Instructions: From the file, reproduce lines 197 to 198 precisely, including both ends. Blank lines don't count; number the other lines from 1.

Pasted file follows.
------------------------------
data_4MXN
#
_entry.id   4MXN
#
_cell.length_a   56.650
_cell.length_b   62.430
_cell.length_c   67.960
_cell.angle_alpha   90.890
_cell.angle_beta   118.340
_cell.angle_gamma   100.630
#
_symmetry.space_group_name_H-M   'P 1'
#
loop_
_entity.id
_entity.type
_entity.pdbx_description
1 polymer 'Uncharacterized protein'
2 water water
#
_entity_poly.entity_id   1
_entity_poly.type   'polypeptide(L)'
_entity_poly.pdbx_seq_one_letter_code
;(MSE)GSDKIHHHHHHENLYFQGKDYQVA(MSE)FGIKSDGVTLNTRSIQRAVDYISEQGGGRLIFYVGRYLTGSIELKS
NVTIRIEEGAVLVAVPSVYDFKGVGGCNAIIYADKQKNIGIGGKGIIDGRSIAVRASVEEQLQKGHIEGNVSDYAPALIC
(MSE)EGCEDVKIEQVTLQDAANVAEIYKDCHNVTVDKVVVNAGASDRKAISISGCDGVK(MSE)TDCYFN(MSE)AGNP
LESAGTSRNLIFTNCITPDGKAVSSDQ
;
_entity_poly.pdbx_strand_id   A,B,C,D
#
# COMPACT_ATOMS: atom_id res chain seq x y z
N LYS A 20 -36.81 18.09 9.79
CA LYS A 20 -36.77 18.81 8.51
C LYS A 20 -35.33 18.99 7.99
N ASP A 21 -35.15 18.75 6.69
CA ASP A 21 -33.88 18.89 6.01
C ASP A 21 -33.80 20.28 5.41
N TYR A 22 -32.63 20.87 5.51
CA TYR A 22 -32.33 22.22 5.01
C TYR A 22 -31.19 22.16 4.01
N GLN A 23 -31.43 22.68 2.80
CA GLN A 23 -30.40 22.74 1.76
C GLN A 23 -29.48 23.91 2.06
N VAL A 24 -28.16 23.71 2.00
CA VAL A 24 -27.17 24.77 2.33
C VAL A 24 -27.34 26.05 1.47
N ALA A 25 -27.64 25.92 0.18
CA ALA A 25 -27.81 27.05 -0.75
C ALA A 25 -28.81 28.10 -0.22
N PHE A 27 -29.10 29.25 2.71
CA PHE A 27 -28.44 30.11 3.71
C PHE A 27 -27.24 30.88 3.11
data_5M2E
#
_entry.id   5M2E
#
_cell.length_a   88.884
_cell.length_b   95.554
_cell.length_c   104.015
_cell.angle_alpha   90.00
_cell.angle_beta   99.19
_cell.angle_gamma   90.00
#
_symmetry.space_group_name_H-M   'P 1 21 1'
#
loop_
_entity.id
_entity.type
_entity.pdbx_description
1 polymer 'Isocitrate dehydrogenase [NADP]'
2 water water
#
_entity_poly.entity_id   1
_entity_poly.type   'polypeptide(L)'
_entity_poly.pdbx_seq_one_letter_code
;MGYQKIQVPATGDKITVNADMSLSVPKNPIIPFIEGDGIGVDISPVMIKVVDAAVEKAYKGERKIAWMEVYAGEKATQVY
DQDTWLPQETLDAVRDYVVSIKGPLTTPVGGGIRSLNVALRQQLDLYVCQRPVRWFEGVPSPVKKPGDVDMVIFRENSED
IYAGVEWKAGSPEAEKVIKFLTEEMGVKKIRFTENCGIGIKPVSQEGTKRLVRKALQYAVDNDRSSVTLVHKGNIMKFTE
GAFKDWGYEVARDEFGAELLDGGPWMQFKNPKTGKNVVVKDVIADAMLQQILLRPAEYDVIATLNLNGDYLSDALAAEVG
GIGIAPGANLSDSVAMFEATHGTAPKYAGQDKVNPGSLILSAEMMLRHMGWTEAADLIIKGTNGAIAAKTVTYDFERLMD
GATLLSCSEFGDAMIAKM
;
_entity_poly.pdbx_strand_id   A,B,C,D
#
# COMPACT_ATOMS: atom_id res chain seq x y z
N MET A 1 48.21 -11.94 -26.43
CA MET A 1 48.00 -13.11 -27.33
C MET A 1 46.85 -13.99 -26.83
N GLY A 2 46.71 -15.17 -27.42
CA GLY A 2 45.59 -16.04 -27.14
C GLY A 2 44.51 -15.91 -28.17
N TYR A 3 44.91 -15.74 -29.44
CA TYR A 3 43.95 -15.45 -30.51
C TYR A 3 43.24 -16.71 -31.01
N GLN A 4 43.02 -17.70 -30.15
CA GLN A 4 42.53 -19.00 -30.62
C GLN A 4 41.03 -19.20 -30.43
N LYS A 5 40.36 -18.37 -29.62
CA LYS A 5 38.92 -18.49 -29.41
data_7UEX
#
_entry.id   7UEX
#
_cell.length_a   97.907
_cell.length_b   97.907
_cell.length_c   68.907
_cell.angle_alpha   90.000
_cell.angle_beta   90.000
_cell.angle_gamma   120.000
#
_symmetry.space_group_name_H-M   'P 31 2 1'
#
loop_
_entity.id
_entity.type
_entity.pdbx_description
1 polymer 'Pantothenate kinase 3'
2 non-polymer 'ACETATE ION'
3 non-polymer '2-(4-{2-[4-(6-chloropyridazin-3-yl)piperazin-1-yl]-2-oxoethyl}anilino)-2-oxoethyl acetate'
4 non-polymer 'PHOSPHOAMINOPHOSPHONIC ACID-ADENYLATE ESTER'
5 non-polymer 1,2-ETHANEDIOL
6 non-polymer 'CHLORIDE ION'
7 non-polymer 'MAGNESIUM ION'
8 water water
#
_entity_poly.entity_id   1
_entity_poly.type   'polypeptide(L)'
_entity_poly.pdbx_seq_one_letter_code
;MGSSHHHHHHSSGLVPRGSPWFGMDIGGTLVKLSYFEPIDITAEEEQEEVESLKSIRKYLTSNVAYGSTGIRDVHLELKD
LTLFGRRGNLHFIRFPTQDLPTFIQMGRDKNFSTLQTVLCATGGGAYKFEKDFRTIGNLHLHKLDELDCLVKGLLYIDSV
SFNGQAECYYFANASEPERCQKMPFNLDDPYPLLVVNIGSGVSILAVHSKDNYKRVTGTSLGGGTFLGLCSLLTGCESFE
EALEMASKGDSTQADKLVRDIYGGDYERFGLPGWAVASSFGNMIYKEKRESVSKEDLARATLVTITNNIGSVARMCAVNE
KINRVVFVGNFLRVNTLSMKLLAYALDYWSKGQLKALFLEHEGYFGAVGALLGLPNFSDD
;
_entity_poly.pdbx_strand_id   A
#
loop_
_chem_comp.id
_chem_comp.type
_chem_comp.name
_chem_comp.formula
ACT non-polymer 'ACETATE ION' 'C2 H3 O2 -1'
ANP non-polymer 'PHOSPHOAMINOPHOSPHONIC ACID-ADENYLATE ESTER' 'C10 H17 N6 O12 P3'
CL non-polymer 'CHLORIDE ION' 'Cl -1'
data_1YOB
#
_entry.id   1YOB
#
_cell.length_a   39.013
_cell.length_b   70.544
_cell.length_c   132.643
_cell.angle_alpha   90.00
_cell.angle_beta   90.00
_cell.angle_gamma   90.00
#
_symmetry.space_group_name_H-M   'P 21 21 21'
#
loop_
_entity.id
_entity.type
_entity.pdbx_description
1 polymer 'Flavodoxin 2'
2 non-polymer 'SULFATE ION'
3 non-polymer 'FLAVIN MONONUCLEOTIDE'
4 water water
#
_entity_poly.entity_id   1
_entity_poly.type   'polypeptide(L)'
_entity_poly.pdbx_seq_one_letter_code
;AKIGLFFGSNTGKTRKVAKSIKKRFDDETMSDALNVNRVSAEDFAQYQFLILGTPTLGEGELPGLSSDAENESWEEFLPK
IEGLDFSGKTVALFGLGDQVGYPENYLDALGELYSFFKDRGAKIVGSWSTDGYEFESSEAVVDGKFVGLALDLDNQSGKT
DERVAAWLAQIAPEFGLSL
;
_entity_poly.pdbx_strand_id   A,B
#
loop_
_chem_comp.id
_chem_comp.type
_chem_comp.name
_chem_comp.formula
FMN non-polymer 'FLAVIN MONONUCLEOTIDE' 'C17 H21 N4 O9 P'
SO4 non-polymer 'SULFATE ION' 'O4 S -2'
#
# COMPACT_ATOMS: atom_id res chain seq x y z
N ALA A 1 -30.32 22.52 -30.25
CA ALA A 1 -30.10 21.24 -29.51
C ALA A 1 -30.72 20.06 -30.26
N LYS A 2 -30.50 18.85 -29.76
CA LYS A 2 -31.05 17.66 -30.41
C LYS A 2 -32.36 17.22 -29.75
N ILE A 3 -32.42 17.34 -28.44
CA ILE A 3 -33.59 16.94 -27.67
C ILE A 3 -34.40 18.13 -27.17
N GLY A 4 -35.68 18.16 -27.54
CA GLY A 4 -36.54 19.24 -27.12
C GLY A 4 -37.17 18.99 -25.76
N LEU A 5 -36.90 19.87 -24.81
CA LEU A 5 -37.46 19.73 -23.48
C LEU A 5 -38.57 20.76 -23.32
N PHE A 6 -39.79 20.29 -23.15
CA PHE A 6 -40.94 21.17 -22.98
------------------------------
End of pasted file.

N LEU A 5 -36.90 19.87 -24.81
CA LEU A 5 -37.46 19.73 -23.48